Sunday, October 24, 2010

Three Bedrooms, Two Baths, One Very Dead Corpse, (Kennsington Books), by David James

I wasn't sure what I was getting into with this: a light, almost cozy murder mystery featuring a female protagonist who's a 40 year old real estate agent.

Consider me enchanted. Mr. James has waltzed effortlessly into the mind of his main character, Amanda, with a depth and accuracy that had me wondering about his own gender. Amanda is a well rounded character with a strict Catholic upbringing from which she still suffers guilt and the occasional child-like retaliation, a too good to be true ex husband, and a new listing which boasts the added feature of a corpse in the living room.

While never a major suspect in the murder, the bad press causes Amanda to become an amateur sleuth in order to clear her name. Alex, her best friend - and gay ex-husband - comes riding in on the proverbial white steed to assist her investigation.

Amanda's search is logical, and she's always a few steps behind the police, which is refreshing. Far too many books seem to feature brilliant amateur sleuths who are leaps ahead of bumbling detectives. Her hi-jinks range from subtle to completely outrageous, but at no time feel unbelievable. Amanda's voice is fantastic, a well rounded, flawed human being that this reader would be happy to journey with again.

This story is about as sweet and fluffy as an adventurous murder mystery can get; you won't find a gritty underworld as such, or a great deal of gore. (Though the underhanded workings of real estate are presented brilliantly, and not every character is a good person.)

There are no great human revelations or discourses on the nature of man, no hidden depths; this is a book of pure fun and light reading. Perfect for the morning train commute, relaxing on the beach - though I wouldn't recommend it as a bathroom reader or an insomnia cure, as the characters are engaging and the mystery itself is a real page turner.

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Rachael Saltzman is a writer and filmmaker from New York with a love for horror and thrillers. Visit her at

Saturday, October 23, 2010

Dark Harvest, (TOR Books), by Norman Partidge

You know what time it is. The nights are longer, the air cooler and crisp, and the leaves turned. Harvest has passed and the fields are lined with dry but still standing and endless rows of corn. The pumpkins are bloated and blazing orange, and everything seems harder, somehow...the ground, the black asphalt roads out by Old Man Prichett's farm, and maybe even you.

It's the end of October. Halloween night. The world feels pulled tight at the edges. Like a thin flap of skin stretched over something that wants to get out. Something bad. Things feel thinner this time of year, and of know. You've done this before.

It's Halloween. A time for stories about monsters that go bump in the night and nightmares that leave cold sweats in their wake. You've been here. Did this last year. So you know what to expect. It's Halloween, after all. Monsters are monsters and good guys are just that, ready to put down the monsters or die trying, which they so often do.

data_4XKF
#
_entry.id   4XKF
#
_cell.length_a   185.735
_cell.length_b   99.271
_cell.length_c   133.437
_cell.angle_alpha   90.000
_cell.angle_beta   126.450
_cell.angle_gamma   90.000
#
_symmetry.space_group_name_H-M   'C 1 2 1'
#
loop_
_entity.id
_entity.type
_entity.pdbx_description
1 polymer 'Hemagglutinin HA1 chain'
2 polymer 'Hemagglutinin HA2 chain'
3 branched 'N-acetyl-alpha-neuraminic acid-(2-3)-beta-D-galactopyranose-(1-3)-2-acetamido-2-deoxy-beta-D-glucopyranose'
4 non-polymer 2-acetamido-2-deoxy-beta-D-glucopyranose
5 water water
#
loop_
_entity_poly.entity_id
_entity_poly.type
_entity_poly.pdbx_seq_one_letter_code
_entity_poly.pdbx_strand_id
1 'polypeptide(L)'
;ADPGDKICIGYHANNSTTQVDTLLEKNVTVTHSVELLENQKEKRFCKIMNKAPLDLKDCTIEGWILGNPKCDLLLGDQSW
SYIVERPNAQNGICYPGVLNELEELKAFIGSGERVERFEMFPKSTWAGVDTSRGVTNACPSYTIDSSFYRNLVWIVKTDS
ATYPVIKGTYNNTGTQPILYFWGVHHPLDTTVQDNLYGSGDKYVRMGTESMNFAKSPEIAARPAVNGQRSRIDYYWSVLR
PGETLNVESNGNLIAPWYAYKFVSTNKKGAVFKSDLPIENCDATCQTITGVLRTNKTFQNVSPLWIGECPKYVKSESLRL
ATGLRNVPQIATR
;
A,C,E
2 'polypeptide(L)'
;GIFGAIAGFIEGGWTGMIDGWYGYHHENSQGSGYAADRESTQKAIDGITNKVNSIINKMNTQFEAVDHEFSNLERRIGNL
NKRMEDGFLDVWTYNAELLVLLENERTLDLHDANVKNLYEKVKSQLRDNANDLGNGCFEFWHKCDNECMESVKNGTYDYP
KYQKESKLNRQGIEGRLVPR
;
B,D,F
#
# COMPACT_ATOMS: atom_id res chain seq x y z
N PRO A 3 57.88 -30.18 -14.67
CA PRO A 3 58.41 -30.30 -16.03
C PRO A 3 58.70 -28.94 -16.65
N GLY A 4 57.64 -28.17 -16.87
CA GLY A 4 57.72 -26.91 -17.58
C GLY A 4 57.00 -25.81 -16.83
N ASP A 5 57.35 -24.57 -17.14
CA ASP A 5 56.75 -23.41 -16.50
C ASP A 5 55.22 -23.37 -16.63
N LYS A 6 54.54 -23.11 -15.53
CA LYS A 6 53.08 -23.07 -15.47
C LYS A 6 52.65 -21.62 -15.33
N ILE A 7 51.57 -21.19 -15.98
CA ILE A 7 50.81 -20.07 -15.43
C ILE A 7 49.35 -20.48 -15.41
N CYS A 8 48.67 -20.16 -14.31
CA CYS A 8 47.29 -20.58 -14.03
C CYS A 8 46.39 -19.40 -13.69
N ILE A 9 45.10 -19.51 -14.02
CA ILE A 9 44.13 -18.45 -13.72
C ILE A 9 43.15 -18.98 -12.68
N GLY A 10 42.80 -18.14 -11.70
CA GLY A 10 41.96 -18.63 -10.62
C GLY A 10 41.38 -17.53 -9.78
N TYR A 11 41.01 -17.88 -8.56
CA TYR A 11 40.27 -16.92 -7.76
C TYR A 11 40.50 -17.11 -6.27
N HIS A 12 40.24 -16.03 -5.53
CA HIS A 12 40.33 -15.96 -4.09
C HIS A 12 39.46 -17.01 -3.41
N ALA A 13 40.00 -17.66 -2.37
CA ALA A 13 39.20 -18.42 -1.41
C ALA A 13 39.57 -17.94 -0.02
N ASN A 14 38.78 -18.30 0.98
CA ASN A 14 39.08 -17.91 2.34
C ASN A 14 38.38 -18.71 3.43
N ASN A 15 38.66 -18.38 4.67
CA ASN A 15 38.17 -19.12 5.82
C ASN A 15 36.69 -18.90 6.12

Except you don't know.

You haven't been here before.

Because this is Dark Harvest.

By Norman Partridge. So it's not the same as before. Not at all.

It's completely different. From everything you know.

Dark Harvest is simply the most original Halloween tale you're going to find this year. It's time for the October Boy to rise into unnatural life. Time for every sixteen year old boy in town to brave the Run. Deprived of food and locked in their rooms for days, these boys hunger for fame and fortune and violence all that comes with slaying the October Boy.

Thing is, Peter McCormick wants none of that. Maybe he's got an uncommon imagination, can dream of life past this place. Maybe he's just different. Anyway, he's got a few surprises in store for the October Boy and this town. If he's got to play the game, he's going to play it different. His way. And that's just fine.

Because tonight the October Boy's got a few surprises of his own. Things are going to change, and nothing's going to be the same here. Ever again.

People talk often in horror reviews about an author having "a unique voice". Usually that's a cover for poor craft and style...but this is the real deal. Stylistically speaking, Dark Harvest is one of the most finely crafted novels I've read in years. It manages to blend a first, second, and third person present tense narrative into seamless storytelling perfection. And, along the way it's simply a great story, with some unexpected heroism to boot. This is the new standard Halloween stories should be judged by. Pick it up in time for Halloween. You won't be disappointed.

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Kevin Lucia is the Review Editor for Shroud Magazine. His short fiction has appeared in several anthologies. He's currently finishing his Creative Writing Masters Degree at Binghamton University, he teaches high school English and lives in Castle Creek, New York with his wife and children. He is the author of Hiram Grange & The Chosen One, Book Four of The Hiram Grange Chronicles, and he's currently working on his first novel for Shroud Publishing, due 2011. Visit him on the web at